Several states, in line with local and federal regulations, have been encouraging mail-in ballots in a bid to avoid large gatherings as the coronavirus pandemic continues, posing a potential threat to voters and workers at poll sites, who often come from the most at-risk groups. In Wisconsin, health officials said at least 52 people who voted in-person or worked polls during the state’s primary last month had gotten COVID-19, though it remains unclear if there is a direct link to voting day.

Trump’s tweets came one day after Jocelyn Benson, Michigan’s secretary of state, announced that Michigan’s voters would be mailed applications to request an absentee ballot so that “no Michigander has to choose between their health and their right to vote.” Michigan is due to hold a state primary in August, before the general election in November. More than 5,000 people in the state have died from COVID-19.

Benson told BuzzFeed News she was concerned Trump’s tweets could work to undermine voters’ faith in the election. “We know the important role that Michigan has this year on many levels with many races,” she said. “Because of that, we’re prepared for multiple sources of efforts to misinform our voters — from foreign adversaries, bad actors, partisan actors. I didn’t wake up this morning thinking I’d have to push back about efforts to misinform our voters about this particular issue coming from the White House, but that’s indeed what we had to do and we’ll continue to do that in light of anyone from any party, from any source, that will in any way use a platform to misinform our voters about their rights.”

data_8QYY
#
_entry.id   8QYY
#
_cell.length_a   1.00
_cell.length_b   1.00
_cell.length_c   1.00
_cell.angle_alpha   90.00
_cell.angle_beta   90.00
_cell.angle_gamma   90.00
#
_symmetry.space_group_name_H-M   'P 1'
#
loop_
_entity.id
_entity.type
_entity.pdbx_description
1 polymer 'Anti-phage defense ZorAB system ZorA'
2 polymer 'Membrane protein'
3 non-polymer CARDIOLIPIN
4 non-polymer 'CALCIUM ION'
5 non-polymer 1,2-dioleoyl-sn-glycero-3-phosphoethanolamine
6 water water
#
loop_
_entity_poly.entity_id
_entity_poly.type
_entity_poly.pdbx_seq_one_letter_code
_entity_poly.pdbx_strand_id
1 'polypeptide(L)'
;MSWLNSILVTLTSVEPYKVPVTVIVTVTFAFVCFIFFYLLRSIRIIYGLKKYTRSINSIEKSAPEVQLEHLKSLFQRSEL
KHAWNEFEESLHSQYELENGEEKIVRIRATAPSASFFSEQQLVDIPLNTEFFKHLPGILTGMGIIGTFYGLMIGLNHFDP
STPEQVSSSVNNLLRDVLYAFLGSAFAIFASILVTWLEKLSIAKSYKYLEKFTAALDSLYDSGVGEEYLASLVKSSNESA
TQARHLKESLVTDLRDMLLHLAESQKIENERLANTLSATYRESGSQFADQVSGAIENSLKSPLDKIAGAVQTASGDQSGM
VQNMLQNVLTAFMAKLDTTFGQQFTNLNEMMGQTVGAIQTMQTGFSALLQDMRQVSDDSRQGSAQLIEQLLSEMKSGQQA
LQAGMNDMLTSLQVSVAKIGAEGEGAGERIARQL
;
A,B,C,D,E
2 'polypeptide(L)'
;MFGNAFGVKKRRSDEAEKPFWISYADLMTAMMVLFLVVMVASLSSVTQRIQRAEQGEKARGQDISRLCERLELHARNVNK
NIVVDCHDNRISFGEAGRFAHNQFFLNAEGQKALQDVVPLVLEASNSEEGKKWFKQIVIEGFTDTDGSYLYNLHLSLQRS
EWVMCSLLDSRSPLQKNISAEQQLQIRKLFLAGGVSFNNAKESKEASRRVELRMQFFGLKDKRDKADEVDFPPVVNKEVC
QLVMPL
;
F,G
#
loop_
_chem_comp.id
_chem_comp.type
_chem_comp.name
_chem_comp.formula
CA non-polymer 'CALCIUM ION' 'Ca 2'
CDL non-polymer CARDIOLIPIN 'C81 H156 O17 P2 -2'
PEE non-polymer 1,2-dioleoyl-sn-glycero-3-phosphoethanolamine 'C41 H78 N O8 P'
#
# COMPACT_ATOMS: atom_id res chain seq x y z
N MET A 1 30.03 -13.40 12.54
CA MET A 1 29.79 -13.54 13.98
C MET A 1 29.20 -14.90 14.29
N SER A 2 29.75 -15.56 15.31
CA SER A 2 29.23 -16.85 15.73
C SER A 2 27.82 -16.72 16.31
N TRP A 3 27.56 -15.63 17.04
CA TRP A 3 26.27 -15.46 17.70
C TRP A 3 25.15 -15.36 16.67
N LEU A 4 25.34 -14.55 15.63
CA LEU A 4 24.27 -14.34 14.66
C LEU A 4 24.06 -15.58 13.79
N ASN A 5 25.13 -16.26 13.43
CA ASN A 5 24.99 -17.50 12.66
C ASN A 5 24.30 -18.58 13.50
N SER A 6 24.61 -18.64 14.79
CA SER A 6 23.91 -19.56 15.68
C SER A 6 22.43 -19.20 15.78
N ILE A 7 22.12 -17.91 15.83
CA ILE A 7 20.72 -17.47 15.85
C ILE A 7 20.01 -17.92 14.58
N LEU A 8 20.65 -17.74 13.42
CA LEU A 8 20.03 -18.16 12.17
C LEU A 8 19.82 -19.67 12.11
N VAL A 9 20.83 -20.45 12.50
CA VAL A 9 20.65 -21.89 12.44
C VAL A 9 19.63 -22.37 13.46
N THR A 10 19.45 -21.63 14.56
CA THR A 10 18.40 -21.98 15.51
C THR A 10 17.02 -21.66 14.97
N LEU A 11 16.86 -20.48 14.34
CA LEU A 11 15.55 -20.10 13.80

Trump won Michigan by just .23% of the vote in 2016. He is due to visit the state on Thursday, touring a Ford Motor plant in Ypsilanti that has pivoted to making personal protective equipment (PPE) and ventilators to address the coronavirus crisis.

Two years ago, Michigan voters overwhelmingly approved a constitutional amendment to allow for absentee voting. Benson called her move to mail out information and applications to Michigan’s voters “the opposite” of rogue. She said a similar effort during local elections on May 5 led to 99% of voters opting in for mail-in ballots, leading to “the highest turnout we’ve ever had in a local election statewide.”